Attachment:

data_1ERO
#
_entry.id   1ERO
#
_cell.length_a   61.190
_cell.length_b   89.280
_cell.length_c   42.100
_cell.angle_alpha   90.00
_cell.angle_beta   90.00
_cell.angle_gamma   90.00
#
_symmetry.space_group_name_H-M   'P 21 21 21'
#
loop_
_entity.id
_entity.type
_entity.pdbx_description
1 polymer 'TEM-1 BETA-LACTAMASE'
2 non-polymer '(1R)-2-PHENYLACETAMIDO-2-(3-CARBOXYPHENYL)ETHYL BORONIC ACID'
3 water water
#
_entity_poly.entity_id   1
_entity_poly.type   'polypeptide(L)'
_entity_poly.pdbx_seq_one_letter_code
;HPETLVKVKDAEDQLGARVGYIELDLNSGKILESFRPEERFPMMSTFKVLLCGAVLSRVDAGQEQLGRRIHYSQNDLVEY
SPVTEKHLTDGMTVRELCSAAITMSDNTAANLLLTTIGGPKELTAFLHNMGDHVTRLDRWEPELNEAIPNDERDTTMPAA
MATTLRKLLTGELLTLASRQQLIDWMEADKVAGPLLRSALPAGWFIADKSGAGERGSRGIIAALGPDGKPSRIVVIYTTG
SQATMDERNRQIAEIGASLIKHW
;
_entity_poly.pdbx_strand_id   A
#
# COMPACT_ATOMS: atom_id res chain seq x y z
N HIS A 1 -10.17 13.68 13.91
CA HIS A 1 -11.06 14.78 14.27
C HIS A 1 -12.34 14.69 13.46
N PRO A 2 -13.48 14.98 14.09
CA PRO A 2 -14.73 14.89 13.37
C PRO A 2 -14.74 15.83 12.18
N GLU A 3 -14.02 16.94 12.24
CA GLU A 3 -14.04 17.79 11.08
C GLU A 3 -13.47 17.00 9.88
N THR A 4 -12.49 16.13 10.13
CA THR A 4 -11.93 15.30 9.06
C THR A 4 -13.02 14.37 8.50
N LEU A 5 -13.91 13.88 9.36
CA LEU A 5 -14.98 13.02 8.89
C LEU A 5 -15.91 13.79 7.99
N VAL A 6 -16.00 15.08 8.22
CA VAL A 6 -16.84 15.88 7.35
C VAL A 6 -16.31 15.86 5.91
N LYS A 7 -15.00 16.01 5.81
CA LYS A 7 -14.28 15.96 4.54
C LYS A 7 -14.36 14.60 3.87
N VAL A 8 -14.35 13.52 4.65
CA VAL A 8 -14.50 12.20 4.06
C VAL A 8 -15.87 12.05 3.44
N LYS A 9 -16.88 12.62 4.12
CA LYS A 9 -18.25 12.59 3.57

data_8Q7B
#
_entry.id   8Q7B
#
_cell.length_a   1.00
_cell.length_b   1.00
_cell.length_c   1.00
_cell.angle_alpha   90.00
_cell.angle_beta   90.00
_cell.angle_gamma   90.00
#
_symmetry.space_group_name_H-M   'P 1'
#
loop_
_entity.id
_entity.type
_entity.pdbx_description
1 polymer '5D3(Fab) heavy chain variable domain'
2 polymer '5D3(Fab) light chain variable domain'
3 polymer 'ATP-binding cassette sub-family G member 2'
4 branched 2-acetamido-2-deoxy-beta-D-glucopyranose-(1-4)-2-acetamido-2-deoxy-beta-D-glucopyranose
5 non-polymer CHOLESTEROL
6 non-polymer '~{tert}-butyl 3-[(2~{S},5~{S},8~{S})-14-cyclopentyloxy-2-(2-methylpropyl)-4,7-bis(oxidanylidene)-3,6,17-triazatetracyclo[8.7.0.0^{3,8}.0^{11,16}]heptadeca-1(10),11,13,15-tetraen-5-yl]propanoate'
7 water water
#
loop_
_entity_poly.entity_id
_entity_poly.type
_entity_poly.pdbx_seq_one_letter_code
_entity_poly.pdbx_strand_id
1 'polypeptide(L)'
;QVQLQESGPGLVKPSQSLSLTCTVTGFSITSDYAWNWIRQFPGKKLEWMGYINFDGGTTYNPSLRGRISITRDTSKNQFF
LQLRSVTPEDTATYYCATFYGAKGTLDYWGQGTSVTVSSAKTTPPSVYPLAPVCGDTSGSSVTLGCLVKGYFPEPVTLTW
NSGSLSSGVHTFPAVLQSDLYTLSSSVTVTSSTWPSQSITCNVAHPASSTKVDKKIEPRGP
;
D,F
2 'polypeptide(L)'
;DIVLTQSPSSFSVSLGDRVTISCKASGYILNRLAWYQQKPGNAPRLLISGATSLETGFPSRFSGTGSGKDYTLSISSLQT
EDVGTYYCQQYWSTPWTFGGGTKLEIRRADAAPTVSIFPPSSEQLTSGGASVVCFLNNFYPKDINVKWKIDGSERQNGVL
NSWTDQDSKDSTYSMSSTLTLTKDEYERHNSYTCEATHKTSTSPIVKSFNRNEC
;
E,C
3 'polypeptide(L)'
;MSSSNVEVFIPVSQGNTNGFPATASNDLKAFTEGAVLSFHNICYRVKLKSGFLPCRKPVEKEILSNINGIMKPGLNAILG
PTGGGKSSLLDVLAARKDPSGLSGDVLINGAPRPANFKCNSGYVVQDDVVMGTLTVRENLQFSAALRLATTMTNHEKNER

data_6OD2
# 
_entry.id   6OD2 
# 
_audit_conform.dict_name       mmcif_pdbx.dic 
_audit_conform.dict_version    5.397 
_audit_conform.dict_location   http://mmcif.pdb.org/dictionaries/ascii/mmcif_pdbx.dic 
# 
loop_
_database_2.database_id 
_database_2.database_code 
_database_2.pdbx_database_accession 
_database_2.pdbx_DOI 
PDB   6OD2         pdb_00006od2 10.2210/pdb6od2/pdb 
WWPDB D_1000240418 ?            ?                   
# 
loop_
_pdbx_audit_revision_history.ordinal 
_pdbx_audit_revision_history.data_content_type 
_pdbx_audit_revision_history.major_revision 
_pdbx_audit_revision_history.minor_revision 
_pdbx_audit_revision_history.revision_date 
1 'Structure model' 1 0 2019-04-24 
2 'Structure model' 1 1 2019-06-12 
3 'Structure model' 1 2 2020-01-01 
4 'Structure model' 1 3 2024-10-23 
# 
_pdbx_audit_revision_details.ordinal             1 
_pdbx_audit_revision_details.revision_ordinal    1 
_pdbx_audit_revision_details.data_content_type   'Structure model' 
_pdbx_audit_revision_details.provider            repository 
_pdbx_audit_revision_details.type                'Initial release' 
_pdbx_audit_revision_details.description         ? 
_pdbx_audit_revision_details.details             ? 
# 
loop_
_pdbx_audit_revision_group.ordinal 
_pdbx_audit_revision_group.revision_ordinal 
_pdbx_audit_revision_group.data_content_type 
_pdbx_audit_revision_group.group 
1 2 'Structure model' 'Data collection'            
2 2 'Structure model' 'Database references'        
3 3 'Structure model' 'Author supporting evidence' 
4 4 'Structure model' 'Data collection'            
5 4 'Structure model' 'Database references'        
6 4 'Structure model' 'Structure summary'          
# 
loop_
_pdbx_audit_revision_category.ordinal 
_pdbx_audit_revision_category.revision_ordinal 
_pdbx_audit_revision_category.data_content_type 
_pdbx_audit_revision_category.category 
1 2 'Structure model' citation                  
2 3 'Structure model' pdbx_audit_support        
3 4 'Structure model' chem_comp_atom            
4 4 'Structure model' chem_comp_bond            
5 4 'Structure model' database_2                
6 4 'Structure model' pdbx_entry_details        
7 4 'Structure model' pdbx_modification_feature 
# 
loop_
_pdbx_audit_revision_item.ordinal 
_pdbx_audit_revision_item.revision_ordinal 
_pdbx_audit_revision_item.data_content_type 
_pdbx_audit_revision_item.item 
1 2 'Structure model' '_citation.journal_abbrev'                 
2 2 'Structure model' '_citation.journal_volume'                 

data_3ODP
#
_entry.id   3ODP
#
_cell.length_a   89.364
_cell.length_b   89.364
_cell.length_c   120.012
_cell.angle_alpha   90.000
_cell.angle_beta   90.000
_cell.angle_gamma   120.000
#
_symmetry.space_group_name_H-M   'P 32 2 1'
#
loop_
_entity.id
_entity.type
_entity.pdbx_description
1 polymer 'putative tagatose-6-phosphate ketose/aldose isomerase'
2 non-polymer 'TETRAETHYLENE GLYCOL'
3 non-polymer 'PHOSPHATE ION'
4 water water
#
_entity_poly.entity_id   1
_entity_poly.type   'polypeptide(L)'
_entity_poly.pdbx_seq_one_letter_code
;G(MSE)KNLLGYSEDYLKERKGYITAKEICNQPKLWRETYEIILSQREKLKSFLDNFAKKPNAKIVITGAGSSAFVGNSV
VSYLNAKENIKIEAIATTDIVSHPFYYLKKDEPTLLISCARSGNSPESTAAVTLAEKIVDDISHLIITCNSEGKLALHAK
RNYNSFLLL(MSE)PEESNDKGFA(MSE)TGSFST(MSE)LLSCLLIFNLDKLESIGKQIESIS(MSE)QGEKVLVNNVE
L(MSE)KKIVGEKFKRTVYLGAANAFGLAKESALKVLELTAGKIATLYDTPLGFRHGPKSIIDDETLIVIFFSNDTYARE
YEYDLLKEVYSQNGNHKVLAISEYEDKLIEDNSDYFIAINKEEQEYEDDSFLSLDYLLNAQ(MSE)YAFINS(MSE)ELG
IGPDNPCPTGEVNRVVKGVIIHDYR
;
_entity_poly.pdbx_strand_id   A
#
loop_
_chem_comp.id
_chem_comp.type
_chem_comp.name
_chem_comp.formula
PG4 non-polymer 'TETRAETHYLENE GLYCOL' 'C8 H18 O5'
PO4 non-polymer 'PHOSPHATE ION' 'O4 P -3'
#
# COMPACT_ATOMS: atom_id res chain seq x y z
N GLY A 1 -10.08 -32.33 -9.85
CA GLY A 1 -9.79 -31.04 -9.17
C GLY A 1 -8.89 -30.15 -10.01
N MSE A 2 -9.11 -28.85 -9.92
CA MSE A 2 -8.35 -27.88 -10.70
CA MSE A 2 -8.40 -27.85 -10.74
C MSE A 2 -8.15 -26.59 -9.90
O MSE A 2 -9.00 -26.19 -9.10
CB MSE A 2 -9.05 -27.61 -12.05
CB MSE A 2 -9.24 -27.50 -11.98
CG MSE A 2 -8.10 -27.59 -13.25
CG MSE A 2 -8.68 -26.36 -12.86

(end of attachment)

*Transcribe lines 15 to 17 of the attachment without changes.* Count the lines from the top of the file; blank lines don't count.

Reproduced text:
_entity.id
_entity.type
_entity.pdbx_description